Sept. 6 (UPI) — Irish low-cost air carrier Ryanair said Monday it has ended negotiations with U.S. aircraft maker Boeing on a proposed major order of its 737 Max 10 aircraft.
The two sides were unable to agree on a price for a “large order” of the aircraft after about 10 months of negotiations, Ryanair CEO Michael O’Leary said.
“We are disappointed we couldn’t reach agreement with Boeing on a Max 10 order,” he said in a statement. “However, Boeing have a more optimistic outlook on aircraft pricing than we do, and we have a disciplined track record of not paying high prices for aircraft.”
The carrier will go ahead, however, with an earlier order of more than 200 B-737 “Gamechanger” aircraft from Boeing over the next five years.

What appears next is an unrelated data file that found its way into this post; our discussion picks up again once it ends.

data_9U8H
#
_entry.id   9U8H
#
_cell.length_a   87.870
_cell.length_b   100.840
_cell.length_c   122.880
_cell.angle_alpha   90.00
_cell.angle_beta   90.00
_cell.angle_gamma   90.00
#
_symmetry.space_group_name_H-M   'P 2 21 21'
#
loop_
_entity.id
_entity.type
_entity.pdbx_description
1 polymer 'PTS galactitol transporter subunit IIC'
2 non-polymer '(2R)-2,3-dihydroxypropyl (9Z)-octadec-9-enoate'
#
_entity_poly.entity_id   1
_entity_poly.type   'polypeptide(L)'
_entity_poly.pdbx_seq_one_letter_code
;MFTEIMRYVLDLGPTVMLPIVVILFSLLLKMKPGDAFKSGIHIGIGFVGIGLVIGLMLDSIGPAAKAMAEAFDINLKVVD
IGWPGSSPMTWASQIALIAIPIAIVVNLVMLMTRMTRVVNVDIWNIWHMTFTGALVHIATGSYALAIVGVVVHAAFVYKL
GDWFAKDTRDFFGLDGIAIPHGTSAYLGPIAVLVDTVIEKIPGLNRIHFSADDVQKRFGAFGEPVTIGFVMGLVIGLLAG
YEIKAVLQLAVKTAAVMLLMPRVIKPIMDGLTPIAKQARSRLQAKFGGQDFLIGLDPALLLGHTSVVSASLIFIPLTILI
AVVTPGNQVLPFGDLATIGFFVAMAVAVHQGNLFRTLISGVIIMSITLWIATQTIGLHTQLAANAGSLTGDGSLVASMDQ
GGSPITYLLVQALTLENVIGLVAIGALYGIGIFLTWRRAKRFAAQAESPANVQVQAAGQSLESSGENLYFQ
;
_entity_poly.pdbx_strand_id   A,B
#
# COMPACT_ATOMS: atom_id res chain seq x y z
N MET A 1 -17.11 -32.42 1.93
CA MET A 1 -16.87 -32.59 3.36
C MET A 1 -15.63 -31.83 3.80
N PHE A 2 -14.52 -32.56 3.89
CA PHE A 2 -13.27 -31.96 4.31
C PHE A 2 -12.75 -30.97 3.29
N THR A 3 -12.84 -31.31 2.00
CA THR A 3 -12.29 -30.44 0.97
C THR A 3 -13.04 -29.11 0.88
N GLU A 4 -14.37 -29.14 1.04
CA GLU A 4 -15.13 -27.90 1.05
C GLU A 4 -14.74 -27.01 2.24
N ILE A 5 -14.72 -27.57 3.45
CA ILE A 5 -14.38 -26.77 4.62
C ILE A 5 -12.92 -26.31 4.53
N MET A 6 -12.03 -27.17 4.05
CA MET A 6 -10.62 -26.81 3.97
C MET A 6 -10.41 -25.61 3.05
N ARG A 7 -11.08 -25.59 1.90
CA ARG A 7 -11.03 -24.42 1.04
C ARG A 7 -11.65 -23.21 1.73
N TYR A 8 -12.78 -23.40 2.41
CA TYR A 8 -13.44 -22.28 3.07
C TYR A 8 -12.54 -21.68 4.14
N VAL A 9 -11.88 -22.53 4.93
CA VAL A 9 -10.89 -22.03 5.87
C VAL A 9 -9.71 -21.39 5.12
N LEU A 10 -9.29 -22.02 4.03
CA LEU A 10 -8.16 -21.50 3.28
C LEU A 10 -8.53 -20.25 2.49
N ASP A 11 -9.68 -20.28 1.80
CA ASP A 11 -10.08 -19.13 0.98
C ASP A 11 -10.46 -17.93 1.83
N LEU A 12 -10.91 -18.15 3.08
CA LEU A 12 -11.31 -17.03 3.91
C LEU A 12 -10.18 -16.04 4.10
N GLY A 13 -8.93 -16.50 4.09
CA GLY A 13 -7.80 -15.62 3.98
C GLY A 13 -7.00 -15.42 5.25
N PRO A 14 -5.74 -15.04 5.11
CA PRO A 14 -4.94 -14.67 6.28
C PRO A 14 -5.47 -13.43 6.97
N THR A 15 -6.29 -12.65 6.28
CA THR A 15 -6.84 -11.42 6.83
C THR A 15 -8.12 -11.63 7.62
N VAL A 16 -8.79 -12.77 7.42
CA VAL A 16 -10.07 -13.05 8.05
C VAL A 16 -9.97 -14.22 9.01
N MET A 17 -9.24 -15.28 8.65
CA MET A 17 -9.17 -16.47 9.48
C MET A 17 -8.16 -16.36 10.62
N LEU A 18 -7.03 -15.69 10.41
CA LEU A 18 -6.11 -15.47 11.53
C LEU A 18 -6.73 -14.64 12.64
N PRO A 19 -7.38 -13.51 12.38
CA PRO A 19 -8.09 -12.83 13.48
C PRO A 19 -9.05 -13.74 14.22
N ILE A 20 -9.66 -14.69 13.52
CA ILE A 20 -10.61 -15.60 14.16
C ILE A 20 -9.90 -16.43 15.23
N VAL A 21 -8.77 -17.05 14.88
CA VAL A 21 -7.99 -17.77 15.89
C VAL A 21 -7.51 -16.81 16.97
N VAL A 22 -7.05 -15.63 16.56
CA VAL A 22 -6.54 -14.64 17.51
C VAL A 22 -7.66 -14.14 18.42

“We have a more than sufficient order pipeline to allow us to grow strongly over the next five years with a Boeing 737 fleet, which will rise to over 600 aircraft and will enable Ryanair to capitalize on the extraordinary growth opportunities that are emerging all over Europe as the continent recovers from the COVID pandemic,” O’Leary said.
The Boeing 737 Max was grounded in 2019 after two crashes killed 350 people and the manufacturer is still recovering from the ensuing investigation. The 737 Max returned to skies last fall after fixing a problem with the automated flight system.
United Airlines announced in June it had ordered 200 Boeing 737 Max 10s as the industry bounces back from the pandemic.